Fla. man presumed dead after sinkhole opens under his bed

A 100-foot sinkhole opened up under this house in Brandon, Fla., trapping a man who was asleep in his bedroom. WTSP

SEFFNER, Fla. A man was missing and feared dead early Friday after a large sinkhole opened under the bedroom of a house near Tampa.

Jeff Bush is presumed dead after a sinkhole opened under his bed.
CBS

His brother says Jeff Bush screamed for help before he disappeared.

The 36-year-old man's brother, Jeremy Bush, told rescue crews he heard a loud crash around 11 p.m. Thursday, then heard his brother screaming for help.

"When he got there, there was no bedroom left," Hillsborough County Fire Rescue spokeswoman Jessica Damico said. "There was no furniture. All he saw was a piece of the mattress sticking up."

Jeremy Bush called 911 and frantically tried to help his brother Jeff. He said he jumped into the hole and dirt was quickly up to his neck.

"The floor was still giving in and the dirt was still going down, but I didn't care. I wanted to save my brother," Jeremy said. "But I just couldn't do nothing."

An arriving deputy pulled Jeremy Bush from the still-collapsing house.

"I reached down and was able to actually able to get him by his hand and pull him out of the hole," Hillsborough County Sheriff's Deputy Douglas Duvall said. "The hole was collapsing. At that time, we left the house."

Engineers worked to determine the size of the sinkhole. At the surface, officials estimated it was about 30 feet across. Below the surface, officials believed it was 100 feet wide.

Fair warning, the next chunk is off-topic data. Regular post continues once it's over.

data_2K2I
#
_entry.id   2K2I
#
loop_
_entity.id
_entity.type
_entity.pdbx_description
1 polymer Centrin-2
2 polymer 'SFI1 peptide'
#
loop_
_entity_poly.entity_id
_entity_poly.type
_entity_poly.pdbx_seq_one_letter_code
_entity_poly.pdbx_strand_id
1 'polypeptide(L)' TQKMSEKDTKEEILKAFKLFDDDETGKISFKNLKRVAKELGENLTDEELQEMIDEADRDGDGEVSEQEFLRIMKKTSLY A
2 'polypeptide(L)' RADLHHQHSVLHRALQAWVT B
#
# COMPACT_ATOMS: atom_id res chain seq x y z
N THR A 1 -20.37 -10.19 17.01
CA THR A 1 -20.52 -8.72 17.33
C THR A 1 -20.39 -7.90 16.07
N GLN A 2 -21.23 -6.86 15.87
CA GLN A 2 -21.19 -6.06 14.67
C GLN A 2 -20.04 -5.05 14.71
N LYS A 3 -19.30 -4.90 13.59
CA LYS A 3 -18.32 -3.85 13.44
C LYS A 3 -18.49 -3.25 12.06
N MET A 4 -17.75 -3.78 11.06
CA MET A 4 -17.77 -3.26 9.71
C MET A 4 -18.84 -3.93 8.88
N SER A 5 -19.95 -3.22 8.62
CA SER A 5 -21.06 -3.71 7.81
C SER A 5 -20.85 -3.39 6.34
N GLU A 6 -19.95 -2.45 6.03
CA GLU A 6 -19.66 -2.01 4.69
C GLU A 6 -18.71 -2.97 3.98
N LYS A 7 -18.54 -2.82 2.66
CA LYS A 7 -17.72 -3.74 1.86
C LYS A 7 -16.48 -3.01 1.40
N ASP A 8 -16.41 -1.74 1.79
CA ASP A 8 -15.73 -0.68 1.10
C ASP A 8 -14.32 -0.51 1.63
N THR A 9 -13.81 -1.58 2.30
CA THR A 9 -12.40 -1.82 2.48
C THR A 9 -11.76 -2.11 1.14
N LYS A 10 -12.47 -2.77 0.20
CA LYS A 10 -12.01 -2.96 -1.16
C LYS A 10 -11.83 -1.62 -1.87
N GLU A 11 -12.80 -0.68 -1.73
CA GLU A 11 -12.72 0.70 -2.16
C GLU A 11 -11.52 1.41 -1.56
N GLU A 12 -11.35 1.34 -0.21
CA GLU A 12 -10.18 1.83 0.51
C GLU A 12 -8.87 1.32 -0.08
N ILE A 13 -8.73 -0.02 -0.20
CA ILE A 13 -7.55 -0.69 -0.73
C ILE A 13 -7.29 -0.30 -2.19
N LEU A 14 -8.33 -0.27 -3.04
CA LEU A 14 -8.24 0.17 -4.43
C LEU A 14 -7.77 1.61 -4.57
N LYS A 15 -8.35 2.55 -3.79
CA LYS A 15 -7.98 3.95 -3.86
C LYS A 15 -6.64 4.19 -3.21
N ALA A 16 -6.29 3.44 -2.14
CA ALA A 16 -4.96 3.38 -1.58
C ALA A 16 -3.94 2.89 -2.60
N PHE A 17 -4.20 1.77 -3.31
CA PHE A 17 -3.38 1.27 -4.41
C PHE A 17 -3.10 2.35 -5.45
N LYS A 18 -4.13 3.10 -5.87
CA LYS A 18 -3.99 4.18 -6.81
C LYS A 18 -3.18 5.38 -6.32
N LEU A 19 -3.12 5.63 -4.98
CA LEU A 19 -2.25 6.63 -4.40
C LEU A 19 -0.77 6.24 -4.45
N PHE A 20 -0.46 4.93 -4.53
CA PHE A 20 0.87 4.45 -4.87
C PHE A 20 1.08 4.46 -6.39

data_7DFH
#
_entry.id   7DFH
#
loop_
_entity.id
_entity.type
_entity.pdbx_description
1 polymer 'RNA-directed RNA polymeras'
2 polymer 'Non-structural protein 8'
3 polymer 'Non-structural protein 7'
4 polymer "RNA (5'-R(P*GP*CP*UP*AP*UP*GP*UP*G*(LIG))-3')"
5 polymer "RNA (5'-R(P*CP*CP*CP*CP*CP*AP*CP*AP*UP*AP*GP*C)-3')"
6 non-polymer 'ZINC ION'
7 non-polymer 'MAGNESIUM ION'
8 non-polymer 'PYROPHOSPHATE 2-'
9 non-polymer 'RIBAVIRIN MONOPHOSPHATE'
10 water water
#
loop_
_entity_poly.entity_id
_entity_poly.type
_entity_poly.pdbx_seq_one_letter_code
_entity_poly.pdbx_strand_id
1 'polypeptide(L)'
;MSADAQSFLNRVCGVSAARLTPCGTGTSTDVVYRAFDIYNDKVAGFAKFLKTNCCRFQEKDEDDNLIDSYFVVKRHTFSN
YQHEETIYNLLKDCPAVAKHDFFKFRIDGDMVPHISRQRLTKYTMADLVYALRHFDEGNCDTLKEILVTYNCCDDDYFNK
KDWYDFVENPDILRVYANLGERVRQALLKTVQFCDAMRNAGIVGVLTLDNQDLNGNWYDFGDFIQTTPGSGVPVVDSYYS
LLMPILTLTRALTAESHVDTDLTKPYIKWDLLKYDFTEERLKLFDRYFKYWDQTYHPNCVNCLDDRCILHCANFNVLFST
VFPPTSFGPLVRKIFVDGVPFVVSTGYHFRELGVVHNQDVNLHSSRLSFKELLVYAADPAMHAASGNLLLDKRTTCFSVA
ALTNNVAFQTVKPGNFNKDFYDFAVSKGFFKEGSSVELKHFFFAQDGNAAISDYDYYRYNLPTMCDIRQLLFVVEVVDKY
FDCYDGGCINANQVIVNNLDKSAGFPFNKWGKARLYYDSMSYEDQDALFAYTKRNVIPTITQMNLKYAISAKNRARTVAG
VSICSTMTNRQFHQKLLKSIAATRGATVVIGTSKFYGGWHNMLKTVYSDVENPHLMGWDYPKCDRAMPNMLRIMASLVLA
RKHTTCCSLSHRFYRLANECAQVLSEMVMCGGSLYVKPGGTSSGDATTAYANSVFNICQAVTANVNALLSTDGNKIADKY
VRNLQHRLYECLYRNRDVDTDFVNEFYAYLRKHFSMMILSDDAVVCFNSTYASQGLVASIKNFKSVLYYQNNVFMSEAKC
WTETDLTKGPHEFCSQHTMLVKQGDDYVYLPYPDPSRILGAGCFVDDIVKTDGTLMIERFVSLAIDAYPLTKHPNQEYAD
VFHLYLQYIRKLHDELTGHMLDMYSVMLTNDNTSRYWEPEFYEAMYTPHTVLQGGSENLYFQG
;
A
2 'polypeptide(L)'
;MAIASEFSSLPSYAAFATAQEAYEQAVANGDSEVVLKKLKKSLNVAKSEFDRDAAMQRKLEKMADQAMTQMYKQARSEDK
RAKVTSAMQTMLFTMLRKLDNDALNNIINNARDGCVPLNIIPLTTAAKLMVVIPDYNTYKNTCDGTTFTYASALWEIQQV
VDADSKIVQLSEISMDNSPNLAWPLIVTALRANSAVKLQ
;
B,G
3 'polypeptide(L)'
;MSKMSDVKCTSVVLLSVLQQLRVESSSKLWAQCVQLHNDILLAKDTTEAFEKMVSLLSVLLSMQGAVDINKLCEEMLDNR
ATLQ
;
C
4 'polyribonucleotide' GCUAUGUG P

"The entire house is on the sinkhole," Damico said.

Hillsborough County Fire Chief Ron Rogers told a news briefing that extra-sensitive listening devices and cameras were inserted into the sinkhole. "They did not detect any signs of life," he said.

By early Friday, Hillsborough County Fire Rescue officials determined the home had become too unstable to continue rescue efforts.

Neighbors on both sides of the home have been evacuated.

Sinkholes are common in seaside Florida, whose underlying limestone and dolomite can be worn away by water and chemicals, then collapse.

Engineers condemned the house, reports CBS Tampa affiliate WTSP.

From the outside of the small, sky blue house, nothing appeared wrong. There wear no cracks and the only sign something was amiss was the yellow caution tape circling the house.

Hillsborough County Sheriff's Office spokesman Larry McKinnon said authorities asked sinkhole and engineering experts, and they were using equipment to see if the ground can support the weight of heavy machinery needed for the recovery effort.

Jeremy Bush stood in a neighbor's yard across the street from the house Friday and recounted the harrowing collapse.

"He was screaming my name. I could swear I heard him hollering my name to help him," he said of his brother Jeff.

Jeremy Bush's wife and his 2-year-old daughter were also inside the house. "She keeps asking where her Uncle Jeff is," he said. "I lost everything. I work so hard to support my wife and kid and I lost everything."

Janell Wheeler told the Tampa Bay Times newspaper she was inside the house with four other adults and a child when the sinkhole opened.

"It sounded like a car hit my house," she said.

The rest of the family went to a hotel but she stayed behind, sleeping in her car.

"I just want my nephew," she said through tears.

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